Do you confuse your Margins and Markups? Do you know what they are?
People often get confused between margins and markups and sometimes incorrectly use them interchangeably. Hopefully the explanation below will help.
You buy baked beans from your supplier for £0.50 per can.
You sell them for £1.00
This is a mark-up of £0.50
This can also be expressed as a mark-up of 100% i.e. you have added a profit of £0.50 (100% of the original cost).
Your profit of £0.50 is 50% of the sales price
This can be expressed as making a margin of 50%
Most retail and wholesale businesses will operate in this way. A shopkeeper will have a range of markups depending on the types of goods that they are selling.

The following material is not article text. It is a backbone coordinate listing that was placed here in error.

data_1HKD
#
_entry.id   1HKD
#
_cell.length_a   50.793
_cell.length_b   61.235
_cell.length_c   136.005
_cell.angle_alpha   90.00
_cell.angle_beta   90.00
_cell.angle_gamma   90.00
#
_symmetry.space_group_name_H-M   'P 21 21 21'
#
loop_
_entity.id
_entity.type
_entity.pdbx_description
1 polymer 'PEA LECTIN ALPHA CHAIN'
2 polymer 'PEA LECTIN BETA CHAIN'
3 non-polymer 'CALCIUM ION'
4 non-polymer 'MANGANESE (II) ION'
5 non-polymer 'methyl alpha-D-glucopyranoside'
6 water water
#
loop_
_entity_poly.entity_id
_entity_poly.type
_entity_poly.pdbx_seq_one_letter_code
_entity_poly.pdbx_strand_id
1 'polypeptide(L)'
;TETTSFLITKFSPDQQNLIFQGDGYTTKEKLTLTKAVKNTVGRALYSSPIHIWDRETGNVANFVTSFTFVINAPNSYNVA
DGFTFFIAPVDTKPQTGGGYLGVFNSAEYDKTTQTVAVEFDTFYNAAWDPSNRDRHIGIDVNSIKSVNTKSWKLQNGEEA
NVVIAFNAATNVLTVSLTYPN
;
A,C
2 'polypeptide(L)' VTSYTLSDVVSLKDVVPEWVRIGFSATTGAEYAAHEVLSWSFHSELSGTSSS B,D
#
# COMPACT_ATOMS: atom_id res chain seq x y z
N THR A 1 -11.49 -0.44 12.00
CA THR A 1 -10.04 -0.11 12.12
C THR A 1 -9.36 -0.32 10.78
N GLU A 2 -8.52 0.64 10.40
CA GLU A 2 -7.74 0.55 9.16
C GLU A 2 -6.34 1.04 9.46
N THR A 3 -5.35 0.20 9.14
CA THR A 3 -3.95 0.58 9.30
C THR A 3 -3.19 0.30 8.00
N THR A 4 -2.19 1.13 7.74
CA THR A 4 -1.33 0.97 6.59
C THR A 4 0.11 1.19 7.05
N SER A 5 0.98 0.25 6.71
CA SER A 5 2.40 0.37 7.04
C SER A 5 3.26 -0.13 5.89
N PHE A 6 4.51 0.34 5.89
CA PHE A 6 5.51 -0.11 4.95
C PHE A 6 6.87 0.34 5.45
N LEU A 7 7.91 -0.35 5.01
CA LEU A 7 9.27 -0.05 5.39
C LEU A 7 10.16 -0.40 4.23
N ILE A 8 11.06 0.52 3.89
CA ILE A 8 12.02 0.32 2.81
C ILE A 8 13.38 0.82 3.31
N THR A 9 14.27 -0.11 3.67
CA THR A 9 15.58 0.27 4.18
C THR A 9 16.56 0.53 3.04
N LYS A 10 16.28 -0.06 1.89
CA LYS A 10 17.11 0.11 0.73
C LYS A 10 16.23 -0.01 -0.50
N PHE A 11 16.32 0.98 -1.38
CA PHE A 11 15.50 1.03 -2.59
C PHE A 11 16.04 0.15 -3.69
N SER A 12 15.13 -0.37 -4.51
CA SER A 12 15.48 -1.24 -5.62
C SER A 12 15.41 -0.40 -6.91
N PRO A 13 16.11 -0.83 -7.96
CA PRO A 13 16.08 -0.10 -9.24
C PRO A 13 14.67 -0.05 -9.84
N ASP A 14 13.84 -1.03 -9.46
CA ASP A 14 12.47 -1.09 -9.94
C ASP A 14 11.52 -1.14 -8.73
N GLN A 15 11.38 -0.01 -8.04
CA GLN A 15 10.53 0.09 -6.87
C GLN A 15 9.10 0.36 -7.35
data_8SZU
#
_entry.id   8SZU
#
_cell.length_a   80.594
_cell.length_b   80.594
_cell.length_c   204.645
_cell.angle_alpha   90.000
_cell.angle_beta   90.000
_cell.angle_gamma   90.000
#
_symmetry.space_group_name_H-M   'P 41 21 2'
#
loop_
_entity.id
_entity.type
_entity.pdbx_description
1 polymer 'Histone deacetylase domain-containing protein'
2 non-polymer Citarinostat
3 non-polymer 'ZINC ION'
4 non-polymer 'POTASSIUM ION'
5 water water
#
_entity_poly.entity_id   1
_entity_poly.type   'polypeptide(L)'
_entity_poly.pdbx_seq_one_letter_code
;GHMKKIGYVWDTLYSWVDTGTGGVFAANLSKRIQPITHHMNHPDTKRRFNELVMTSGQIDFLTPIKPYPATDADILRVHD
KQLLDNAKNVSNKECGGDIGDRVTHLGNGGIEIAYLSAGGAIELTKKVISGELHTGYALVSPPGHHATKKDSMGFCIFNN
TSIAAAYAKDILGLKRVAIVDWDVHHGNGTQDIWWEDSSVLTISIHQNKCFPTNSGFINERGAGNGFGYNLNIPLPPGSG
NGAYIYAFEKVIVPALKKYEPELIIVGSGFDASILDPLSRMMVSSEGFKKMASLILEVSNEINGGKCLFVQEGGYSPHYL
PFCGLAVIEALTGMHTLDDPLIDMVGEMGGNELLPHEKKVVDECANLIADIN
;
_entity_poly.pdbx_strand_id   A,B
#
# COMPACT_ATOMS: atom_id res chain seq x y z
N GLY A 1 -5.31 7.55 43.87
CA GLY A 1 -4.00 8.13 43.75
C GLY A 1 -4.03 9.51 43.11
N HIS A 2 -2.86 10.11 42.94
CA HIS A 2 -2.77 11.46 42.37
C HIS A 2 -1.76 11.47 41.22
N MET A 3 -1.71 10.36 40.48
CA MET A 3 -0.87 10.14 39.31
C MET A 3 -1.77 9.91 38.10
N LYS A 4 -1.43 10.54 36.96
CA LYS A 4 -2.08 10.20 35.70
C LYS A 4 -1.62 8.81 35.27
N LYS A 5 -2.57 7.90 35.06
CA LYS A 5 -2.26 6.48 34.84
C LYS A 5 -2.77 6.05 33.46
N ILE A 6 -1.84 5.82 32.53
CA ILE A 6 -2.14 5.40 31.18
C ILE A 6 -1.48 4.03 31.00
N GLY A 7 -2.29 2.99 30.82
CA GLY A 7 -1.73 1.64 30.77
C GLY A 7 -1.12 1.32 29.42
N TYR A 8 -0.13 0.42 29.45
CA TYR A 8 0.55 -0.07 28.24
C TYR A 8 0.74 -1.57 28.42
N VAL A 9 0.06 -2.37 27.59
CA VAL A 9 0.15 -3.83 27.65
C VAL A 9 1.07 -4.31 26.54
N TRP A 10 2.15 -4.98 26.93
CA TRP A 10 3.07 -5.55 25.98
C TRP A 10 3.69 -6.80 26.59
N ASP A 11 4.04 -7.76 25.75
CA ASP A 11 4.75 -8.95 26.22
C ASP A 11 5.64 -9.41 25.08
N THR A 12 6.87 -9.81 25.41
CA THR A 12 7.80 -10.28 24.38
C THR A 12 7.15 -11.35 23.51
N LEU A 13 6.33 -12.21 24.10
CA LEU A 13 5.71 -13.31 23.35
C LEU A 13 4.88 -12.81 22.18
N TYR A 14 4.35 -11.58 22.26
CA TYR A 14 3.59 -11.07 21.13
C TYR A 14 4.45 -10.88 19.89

Luxury goods typically have a much bigger mark up.
Quite often the supplier will suggest a mark-up by showing on their invoice the recommended retail price, but then deducting a trade discount. The trader can simply add the trade discount back when pricing up the goods.
A baked bean supplier might show on their invoice to the shop:
We express margin and markup in percentage terms.
Let’s look at this in terms of the annual trading account,
(for ease, we’ll assume that opening stock and closing stock are the same).
The Markup = C / B i.e. 60,000/60,000 x 100 = 100%
(We have marked up the cost of goods sold of £60,000 by 100% to arrive at our sales figure of £120,000)
The Margin = C / A i.e. 60,000/120,000 x 100 = 50%
Here are a range of margins and markups for you to see the inter-relationship between them – and to practice your algebra!!
We hope this makes the difference between your margins and markups clearer for you.